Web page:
Silence in these families is rare. These families talk a lot, shout a lot, make a lot of noise. They appear to be jolly and busy and to the far circles of their existence, they may be admired as being a productive and a happy family. To the closer circles of their family, especially to the ones who do not join with the idealisation of the trauma carrier, the atmosphere is claustrophobic and slightly nauseating. The denial of the trauma produces a false familial self and an individual disconnection from authenticity.
When working with such families the protection of the children first is essential because when they are pushed into using defensive splitting, it is usually because they are becoming entangled in the manifestation of the secreted trauma. False allegations in these cases are often bewildering because of the way in which a parent is fused to the allegation which is being made by the children. Even in the face of evidence of absolute impossibility of abuse having been carried out (as in the case of a parent in prison), the efforts that this parent who is fused to the allegation, will make to explain how it is true, make it clear that this is not abuse by a distanced parent but something else. On separation of the child from such a parent, the retraction of the allegation is swift, leaving the bare bones of what is happening exposed.
I am not someone who believes that people who make false allegations of this nature should be punished, they have suffered enough. I do believe however, that people who carry trauma in this way and who have passed it to their children, should be prevented from forcing their children and grandchildren to carry the result of the trauma forward.
In such circumstances, where children are relieved of the burden of carrying unresolved familial trauma, I also see that if the parent or grandparent who is carrying the trauma is not assisted, their contact with the children cannot be safe. I hope before I finish my time in this field, we will have found a way to help sufferers of this trauma to resolve it, so that they are able to provide safe contact for those children whose lives do not belong to the past but to a free and healthy future.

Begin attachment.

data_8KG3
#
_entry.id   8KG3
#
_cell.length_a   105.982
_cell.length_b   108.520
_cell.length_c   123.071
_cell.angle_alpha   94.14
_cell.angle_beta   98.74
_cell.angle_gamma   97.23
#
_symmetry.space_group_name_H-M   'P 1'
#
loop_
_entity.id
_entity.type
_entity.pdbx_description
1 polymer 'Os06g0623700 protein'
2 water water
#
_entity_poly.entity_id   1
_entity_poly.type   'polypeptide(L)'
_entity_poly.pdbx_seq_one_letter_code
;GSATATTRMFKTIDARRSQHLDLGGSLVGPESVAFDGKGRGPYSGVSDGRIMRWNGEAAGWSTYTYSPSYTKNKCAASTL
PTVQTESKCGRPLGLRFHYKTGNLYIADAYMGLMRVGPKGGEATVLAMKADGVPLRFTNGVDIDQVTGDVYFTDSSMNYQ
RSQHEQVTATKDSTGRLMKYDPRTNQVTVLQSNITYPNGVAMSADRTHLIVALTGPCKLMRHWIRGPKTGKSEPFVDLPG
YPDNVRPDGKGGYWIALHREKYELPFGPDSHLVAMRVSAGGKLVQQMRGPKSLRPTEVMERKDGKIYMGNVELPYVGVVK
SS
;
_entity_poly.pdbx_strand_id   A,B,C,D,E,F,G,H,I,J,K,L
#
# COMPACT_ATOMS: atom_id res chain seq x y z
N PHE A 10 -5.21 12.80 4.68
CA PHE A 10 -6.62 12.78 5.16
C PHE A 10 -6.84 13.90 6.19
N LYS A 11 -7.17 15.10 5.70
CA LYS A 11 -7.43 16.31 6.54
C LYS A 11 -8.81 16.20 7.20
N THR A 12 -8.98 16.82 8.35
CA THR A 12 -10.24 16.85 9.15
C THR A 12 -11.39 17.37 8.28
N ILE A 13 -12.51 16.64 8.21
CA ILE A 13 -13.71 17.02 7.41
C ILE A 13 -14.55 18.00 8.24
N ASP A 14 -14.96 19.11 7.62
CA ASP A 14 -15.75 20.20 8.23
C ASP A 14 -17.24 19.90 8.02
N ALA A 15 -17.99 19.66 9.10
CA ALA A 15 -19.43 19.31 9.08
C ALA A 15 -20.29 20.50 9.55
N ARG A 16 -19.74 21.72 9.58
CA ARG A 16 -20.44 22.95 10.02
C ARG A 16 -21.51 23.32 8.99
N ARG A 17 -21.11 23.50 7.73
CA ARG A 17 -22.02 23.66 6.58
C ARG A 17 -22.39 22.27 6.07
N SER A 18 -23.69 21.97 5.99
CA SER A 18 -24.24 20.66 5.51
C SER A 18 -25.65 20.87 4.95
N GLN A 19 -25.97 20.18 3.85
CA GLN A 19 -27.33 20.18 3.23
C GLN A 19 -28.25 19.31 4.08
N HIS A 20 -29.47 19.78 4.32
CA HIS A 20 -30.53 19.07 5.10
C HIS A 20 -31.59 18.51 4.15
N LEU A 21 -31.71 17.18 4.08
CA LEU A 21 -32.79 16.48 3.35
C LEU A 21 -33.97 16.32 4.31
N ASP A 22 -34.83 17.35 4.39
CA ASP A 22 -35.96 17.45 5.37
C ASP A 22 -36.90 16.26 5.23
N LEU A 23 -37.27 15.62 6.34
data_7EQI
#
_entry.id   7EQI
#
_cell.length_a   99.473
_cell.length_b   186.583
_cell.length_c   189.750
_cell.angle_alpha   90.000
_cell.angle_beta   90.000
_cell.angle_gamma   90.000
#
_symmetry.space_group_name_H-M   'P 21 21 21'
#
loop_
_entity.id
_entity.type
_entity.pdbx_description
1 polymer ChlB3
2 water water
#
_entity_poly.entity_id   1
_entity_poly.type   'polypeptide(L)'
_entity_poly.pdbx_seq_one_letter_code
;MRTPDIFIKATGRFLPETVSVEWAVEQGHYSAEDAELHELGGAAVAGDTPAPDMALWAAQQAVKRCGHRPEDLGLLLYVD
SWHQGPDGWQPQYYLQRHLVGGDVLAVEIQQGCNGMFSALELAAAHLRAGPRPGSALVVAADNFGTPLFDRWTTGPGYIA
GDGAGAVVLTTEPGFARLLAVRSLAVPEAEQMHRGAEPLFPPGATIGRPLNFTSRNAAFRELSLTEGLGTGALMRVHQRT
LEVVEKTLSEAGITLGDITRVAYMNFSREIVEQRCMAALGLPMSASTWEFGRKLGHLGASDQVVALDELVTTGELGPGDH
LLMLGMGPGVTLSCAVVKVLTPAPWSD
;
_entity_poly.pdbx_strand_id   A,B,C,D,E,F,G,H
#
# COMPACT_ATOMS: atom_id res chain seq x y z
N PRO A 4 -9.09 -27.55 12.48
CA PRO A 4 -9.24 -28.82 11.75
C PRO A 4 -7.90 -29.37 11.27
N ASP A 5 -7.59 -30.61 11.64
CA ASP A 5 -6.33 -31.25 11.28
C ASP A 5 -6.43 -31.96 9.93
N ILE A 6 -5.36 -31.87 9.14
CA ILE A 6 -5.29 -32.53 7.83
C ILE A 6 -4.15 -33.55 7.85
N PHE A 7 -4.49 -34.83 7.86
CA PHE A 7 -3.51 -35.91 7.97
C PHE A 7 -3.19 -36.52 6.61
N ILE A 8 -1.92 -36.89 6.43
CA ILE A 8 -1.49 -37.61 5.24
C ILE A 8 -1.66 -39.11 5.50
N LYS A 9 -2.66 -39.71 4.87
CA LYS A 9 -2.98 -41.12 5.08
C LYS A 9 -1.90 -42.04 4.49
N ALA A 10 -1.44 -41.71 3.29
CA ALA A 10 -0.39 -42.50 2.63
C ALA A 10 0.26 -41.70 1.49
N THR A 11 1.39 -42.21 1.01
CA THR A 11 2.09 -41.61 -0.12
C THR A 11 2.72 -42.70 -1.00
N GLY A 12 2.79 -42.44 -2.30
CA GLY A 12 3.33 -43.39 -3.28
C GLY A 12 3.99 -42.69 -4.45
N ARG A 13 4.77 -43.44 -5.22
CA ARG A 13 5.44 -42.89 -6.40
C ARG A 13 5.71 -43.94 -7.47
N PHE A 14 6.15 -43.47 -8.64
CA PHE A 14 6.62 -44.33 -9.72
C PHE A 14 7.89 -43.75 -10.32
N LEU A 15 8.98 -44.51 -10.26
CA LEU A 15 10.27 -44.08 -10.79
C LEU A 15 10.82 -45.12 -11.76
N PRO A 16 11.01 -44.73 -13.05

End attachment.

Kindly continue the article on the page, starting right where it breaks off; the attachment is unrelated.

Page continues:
Alienation of a child is not a right/wrong issue, it is not about good and bad and it is not about heroes and villains. It is about the deeply complex traumatic landscapes which are inhabited by families and about the ways in which we have yet, collectively, been able to to assist them effectively.
Learning about how to work in this landscape is about understanding the depth and complexity of it, bringing up the bodies is about respect, care and service to families.
This is about working in a field hospital, not being on a battlefield. It is about understanding that each individual family suffers its own unique issues. It is about responding to those issues in ways that are tailored to the needs of each member of the family, the one who caused the problem as well as those who suffer it.
Above all this is about being human in a world which lost its humanity for someone a long time ago.
Protecting children whilst keeping that in mind is how we proceed in this landscape.